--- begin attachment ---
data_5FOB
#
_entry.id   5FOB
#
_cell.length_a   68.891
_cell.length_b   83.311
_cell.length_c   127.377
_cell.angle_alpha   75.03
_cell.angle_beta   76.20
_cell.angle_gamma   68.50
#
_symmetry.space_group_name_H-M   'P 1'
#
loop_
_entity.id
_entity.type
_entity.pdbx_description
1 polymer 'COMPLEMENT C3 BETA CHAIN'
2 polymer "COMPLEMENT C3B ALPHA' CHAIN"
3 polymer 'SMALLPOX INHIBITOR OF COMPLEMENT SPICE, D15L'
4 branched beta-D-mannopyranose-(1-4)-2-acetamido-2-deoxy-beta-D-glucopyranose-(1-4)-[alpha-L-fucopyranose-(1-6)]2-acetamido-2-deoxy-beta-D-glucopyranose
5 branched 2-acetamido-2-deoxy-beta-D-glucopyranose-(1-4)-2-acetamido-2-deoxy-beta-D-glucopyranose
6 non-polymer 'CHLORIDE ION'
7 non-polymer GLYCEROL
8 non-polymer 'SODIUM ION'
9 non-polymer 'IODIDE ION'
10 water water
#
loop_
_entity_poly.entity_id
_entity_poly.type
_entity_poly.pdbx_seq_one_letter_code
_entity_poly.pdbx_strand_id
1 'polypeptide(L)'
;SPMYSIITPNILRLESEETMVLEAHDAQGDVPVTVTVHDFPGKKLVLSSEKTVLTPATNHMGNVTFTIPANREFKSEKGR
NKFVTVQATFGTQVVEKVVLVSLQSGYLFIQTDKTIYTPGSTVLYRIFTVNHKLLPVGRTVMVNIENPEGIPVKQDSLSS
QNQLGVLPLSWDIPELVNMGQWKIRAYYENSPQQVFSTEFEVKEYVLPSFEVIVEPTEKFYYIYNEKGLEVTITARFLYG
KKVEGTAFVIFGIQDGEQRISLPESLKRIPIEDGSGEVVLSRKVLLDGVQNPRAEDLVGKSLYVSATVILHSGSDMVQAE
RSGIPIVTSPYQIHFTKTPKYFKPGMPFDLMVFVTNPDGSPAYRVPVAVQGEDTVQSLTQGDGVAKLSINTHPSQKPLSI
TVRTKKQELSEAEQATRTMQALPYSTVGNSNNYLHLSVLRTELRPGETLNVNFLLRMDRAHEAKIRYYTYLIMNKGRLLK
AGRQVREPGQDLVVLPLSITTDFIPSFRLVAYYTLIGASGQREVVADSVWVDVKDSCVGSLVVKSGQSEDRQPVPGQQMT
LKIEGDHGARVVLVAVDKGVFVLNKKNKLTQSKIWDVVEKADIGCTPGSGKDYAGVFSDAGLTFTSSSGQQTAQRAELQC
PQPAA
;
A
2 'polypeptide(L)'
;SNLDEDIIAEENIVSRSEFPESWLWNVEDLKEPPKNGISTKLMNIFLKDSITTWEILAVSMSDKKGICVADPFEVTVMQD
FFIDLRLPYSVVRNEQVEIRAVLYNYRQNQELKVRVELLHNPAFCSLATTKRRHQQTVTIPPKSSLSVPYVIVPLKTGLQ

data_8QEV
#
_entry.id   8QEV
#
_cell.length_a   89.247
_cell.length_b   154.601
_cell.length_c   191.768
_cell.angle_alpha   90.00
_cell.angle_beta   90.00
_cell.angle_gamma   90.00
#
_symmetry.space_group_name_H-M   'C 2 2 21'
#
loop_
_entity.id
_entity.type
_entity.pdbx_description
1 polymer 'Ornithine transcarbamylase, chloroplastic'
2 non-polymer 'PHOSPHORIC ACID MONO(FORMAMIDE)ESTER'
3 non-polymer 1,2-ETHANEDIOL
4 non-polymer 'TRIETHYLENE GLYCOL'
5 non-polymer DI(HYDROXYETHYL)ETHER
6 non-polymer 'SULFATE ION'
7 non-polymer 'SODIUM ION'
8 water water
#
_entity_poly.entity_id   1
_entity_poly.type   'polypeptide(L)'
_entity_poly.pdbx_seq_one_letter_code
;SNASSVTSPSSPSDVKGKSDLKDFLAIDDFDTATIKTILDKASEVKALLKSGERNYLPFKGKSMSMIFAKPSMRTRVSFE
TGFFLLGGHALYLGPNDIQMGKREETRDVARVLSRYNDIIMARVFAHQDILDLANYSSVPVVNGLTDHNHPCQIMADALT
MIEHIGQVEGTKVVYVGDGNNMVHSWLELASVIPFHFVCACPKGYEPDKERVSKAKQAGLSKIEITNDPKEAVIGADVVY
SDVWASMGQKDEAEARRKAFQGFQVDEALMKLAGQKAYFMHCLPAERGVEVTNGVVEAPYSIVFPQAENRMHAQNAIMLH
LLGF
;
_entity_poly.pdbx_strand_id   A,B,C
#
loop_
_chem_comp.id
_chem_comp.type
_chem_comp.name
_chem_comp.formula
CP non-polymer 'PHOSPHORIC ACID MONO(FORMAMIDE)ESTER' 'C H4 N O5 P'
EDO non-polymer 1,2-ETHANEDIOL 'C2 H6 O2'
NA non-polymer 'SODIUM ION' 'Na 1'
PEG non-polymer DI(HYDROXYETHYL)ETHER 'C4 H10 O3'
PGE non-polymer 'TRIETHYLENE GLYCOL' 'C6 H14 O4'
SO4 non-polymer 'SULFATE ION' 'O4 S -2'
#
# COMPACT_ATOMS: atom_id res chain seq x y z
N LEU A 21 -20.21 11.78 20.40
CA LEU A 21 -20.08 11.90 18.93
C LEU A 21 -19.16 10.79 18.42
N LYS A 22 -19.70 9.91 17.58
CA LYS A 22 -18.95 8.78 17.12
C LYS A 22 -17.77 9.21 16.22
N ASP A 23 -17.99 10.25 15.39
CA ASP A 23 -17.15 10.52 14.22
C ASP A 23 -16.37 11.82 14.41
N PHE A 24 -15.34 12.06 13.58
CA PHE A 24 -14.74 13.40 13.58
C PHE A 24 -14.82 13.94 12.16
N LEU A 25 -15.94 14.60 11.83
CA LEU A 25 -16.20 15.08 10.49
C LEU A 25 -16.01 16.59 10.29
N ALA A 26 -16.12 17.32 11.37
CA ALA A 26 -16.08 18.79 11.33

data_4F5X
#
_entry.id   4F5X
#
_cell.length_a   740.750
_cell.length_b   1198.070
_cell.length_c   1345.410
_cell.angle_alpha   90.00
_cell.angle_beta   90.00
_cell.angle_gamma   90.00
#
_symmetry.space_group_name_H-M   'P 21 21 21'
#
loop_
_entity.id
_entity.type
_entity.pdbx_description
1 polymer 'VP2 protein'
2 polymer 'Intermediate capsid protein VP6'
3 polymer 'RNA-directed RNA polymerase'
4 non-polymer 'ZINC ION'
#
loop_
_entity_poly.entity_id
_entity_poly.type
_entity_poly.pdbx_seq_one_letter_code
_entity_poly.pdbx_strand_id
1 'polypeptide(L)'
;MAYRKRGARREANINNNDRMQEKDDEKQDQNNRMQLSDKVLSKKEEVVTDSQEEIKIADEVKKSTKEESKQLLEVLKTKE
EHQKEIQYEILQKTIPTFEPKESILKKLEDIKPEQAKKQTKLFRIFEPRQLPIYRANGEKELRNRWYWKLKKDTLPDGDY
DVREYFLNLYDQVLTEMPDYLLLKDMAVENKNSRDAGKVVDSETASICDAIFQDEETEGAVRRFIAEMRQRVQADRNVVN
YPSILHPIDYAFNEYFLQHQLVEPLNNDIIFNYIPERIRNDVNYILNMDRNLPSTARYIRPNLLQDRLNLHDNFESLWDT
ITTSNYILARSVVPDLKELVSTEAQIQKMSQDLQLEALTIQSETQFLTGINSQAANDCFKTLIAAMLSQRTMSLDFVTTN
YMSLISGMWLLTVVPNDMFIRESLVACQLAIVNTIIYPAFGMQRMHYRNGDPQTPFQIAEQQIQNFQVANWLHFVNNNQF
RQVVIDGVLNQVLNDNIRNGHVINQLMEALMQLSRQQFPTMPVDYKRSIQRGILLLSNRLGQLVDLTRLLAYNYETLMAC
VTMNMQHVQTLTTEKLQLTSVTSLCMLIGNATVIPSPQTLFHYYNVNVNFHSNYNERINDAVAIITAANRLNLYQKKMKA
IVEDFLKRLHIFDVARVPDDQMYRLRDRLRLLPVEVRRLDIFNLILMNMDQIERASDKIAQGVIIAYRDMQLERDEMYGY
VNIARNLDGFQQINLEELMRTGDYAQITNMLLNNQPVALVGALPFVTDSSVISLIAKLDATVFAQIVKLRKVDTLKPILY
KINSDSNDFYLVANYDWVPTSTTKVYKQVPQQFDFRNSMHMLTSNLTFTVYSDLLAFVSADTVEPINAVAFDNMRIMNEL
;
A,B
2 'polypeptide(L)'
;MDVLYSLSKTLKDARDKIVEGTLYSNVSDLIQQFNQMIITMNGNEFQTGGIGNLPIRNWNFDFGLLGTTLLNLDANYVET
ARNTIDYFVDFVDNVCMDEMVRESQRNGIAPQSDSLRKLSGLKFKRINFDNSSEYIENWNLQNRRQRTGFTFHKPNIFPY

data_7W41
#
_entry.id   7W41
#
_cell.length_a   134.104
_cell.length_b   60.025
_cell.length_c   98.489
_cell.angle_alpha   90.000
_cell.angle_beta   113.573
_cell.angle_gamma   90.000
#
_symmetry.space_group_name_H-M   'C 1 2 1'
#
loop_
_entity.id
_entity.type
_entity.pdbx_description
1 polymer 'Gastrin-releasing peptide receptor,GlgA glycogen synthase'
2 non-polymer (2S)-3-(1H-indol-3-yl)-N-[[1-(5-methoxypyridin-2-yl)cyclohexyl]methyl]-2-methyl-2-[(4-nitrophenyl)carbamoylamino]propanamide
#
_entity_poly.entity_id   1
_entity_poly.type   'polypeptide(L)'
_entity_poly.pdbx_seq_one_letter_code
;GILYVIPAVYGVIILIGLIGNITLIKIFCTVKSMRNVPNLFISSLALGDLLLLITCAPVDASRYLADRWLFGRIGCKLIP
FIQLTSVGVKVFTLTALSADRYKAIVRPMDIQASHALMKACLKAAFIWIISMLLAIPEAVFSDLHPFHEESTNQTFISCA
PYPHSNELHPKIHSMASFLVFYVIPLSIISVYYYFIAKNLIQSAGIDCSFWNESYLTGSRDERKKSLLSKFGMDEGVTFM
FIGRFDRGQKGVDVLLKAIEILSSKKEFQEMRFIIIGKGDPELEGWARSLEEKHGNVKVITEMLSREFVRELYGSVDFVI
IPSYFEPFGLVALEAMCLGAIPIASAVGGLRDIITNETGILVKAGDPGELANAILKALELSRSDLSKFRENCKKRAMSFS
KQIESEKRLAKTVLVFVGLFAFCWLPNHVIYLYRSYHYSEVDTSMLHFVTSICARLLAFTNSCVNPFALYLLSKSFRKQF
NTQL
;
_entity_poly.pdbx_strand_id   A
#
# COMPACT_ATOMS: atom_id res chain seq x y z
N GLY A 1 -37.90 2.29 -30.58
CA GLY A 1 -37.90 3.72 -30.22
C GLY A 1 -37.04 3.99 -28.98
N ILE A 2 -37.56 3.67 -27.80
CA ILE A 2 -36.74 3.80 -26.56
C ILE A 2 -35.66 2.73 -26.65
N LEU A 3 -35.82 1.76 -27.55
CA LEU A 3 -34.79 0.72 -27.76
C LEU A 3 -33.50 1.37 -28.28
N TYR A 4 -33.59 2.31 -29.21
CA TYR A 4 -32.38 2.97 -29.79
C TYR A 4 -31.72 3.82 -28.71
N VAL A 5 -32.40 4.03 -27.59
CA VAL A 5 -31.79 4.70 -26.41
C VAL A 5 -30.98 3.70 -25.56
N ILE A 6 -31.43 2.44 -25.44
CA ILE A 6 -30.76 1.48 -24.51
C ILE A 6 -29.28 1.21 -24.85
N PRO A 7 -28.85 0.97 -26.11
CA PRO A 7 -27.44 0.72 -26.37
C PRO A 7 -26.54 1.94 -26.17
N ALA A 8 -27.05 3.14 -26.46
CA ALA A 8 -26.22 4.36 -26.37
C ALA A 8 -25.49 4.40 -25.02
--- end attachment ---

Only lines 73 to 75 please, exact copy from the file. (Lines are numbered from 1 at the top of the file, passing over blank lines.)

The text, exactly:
8 water water
#
_entity_poly.entity_id   1